When deciding, pick the second choice

Karena Ozier, Columnist

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When someone asks me “Where do you want to eat,” the typical response I give is, “I don’t mind. Anywhere is fine.” This is a small part of my indecisiveness. Depending on the situation, when it comes to choices, I can never seem to give one clear response in a timely manner.

While deciding where to eat is a minor choice to make, some bigger decisions need one clear answer. A situational example of a big decision comes from picking out my wedding dress, the day that I have dreamt of and looked forward to for years.

I had done some looking through pictures of online dresses in the style that I had thought I wanted. When I went in to try on dresses, the first dress was in the style I had been looking for. It was beautiful.

I thought that it would be “the” dress, but then I was advised to try on some other options just in case. So, I did. After trying on about five more dresses with mixed emotions, I knew which one I wanted.

The dresses I tried on in between made the decision process harder. More options meant a bigger decision. The second dress I had tried on was not the style I had originally been looking for but it made me feel more like a bride than the one before. Finalizing my decision was the hardest part.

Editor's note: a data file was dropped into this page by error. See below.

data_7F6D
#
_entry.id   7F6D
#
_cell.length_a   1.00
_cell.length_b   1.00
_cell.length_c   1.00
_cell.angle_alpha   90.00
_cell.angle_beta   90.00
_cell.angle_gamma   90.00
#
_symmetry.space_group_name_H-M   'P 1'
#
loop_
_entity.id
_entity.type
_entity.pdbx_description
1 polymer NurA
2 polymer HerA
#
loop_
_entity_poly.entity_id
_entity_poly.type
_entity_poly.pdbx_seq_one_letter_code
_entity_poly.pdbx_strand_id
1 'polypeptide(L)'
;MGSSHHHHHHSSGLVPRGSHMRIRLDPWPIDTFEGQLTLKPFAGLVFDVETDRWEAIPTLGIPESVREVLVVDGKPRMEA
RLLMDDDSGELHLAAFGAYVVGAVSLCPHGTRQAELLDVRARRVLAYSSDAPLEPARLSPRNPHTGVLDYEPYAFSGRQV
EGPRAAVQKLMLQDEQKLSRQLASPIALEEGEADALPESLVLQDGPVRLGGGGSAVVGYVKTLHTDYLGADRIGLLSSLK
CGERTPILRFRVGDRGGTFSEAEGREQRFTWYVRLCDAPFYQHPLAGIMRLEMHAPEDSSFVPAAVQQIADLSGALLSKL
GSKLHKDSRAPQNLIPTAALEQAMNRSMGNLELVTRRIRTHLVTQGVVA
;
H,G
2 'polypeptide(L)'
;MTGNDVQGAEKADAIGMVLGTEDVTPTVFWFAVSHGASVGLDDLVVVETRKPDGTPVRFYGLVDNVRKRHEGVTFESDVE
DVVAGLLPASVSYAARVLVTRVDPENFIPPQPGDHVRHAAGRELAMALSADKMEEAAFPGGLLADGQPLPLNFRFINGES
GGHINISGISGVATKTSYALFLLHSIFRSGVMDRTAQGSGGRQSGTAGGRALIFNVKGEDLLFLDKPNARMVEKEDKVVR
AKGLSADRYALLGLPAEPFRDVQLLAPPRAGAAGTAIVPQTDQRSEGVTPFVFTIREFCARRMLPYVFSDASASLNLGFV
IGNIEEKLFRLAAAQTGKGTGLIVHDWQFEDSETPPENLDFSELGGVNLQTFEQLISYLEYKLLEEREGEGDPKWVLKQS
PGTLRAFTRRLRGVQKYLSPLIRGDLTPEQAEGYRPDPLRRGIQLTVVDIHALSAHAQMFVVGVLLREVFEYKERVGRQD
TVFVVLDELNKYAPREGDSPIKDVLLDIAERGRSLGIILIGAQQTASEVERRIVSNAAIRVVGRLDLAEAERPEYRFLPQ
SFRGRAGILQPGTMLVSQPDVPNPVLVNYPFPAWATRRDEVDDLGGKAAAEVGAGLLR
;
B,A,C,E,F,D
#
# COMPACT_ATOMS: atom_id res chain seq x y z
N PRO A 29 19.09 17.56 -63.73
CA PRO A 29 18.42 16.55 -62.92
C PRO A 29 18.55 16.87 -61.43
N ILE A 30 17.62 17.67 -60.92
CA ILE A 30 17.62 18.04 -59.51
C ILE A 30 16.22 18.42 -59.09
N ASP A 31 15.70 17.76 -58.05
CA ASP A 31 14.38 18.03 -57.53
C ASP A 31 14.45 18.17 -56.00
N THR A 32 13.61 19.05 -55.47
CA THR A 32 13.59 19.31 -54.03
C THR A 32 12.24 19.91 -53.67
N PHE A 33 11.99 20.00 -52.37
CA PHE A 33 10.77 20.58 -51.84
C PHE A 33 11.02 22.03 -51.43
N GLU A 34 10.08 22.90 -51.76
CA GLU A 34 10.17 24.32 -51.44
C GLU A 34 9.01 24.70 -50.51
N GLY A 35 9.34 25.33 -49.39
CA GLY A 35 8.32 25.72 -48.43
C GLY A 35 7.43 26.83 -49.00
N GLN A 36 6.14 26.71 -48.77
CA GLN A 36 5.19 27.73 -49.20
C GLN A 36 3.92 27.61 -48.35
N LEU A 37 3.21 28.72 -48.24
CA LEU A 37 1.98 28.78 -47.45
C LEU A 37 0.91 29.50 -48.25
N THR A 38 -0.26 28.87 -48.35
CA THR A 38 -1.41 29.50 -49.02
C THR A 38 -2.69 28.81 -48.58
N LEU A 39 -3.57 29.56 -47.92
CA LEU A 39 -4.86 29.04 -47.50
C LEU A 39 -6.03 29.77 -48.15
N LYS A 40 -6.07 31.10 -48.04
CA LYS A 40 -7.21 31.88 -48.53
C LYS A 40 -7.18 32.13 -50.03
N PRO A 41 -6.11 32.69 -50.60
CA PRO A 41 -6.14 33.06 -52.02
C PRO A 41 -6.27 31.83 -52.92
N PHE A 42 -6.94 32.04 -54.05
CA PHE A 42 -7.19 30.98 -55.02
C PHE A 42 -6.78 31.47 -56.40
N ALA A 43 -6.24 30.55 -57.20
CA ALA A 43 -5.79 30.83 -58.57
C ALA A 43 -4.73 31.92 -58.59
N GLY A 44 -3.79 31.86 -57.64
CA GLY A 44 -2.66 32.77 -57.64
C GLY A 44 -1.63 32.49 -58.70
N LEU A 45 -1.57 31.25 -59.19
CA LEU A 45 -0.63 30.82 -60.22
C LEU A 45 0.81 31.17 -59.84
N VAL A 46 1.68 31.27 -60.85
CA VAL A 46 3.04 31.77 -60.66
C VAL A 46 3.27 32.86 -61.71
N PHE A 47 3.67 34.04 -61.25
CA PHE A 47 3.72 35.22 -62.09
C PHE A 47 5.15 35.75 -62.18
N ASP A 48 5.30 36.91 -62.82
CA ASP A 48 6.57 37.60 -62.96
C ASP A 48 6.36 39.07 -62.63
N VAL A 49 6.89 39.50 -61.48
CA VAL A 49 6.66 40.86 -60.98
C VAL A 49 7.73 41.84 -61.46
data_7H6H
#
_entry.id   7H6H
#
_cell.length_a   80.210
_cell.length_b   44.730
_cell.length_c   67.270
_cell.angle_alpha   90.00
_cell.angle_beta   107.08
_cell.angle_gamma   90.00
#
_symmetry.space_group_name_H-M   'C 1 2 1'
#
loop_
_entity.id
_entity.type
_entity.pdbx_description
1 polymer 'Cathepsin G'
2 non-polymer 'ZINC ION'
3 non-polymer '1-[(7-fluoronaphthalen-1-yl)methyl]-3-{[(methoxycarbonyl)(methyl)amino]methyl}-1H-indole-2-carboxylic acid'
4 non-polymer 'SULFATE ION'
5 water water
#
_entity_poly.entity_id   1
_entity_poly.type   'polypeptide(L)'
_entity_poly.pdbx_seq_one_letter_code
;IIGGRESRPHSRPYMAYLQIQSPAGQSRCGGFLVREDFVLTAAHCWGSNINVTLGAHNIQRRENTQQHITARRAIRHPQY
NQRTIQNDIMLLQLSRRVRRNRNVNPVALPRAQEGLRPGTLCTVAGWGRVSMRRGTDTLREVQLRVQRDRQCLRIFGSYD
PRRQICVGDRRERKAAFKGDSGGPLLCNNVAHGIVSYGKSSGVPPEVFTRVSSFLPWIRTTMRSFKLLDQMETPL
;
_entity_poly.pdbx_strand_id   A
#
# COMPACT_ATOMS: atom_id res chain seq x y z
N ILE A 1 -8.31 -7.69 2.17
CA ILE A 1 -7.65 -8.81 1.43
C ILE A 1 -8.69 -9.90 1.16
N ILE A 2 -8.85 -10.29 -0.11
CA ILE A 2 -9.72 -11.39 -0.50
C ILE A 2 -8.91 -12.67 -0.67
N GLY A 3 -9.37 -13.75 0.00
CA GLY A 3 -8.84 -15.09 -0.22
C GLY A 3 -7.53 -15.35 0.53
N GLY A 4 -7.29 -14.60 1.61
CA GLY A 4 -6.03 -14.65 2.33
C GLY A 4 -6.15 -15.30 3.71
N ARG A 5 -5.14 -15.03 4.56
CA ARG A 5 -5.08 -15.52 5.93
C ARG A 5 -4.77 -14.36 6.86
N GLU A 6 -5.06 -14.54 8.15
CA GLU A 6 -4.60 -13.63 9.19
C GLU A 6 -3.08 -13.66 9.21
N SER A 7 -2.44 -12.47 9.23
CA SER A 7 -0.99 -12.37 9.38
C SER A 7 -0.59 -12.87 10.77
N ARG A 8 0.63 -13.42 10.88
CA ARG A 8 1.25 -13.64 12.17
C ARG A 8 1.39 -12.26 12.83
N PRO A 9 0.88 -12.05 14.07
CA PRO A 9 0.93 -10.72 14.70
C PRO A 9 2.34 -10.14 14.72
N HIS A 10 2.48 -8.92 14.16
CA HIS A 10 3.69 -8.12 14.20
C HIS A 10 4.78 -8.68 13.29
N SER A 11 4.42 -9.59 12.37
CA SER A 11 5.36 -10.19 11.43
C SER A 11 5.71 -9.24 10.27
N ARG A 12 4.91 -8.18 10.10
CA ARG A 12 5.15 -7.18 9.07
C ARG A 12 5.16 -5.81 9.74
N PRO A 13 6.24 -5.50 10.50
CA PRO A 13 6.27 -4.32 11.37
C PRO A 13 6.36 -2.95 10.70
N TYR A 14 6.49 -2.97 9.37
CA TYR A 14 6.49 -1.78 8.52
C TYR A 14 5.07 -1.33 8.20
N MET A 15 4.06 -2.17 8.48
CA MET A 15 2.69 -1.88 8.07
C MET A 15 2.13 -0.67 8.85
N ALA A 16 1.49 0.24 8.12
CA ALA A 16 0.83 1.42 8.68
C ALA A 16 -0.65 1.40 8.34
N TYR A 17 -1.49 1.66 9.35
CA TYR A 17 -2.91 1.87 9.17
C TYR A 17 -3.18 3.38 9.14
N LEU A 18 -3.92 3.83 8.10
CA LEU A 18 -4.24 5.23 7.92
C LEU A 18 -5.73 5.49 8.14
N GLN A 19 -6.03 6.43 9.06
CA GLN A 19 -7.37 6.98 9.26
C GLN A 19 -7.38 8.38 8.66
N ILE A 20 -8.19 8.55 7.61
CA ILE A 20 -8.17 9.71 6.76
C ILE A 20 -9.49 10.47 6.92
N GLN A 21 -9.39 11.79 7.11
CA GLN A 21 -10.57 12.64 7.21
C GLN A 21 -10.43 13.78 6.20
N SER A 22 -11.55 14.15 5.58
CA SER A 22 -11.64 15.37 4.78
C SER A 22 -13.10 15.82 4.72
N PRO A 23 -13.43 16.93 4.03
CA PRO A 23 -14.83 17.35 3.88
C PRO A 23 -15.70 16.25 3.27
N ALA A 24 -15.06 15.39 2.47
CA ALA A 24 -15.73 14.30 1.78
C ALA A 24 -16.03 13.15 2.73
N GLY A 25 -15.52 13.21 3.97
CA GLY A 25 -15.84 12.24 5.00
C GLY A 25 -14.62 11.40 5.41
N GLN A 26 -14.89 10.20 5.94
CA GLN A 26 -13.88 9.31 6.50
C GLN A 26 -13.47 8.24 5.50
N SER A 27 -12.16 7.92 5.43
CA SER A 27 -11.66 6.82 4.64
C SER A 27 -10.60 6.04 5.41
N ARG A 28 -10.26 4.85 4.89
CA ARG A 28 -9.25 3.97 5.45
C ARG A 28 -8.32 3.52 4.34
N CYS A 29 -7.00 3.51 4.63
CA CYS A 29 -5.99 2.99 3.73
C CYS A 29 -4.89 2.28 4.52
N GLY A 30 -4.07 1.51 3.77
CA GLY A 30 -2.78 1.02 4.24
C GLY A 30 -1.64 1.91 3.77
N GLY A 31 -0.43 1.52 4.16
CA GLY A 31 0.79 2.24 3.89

It made it easier once I narrowed down my selection. I had eliminated all other options and was choosing between the first two dresses. While I liked the first dress, I was holding on to the look I thought I wanted. 

In the end, I went with the second dress. I realized that by surprising myself with my choice I liked the dress more and more. I am excited to wear this special dress for my special day. 

Making an initial decision only seemed hard because I was trying to convince myself to get something, I ended up not wanting. I realized that if I had actually liked the first one, then I wouldn’t have convinced myself that trying on more dresses would be for the best. 

I think that a process similar to this can be related to how we make all decisions. The process of having two options and not being sure which one to choose, when broken down, can lead to answer what you want to choose. 

Making decisions comes easier to some more than others. For those simpler decisions that seem like a big deal, make the simple decision simple like they really are. Determining where you want to eat isn’t rocket science and when in doubt, surprise yourself or choose the second option.

Choose something that is out of the ordinary compared to what you normally do. If you wanted to go to the first option, then you wouldn’t have considered the second. Just choose number two. 

Karena Ozier is a sophomore elementary education major. She can be reached at 581-2812 or at [email protected].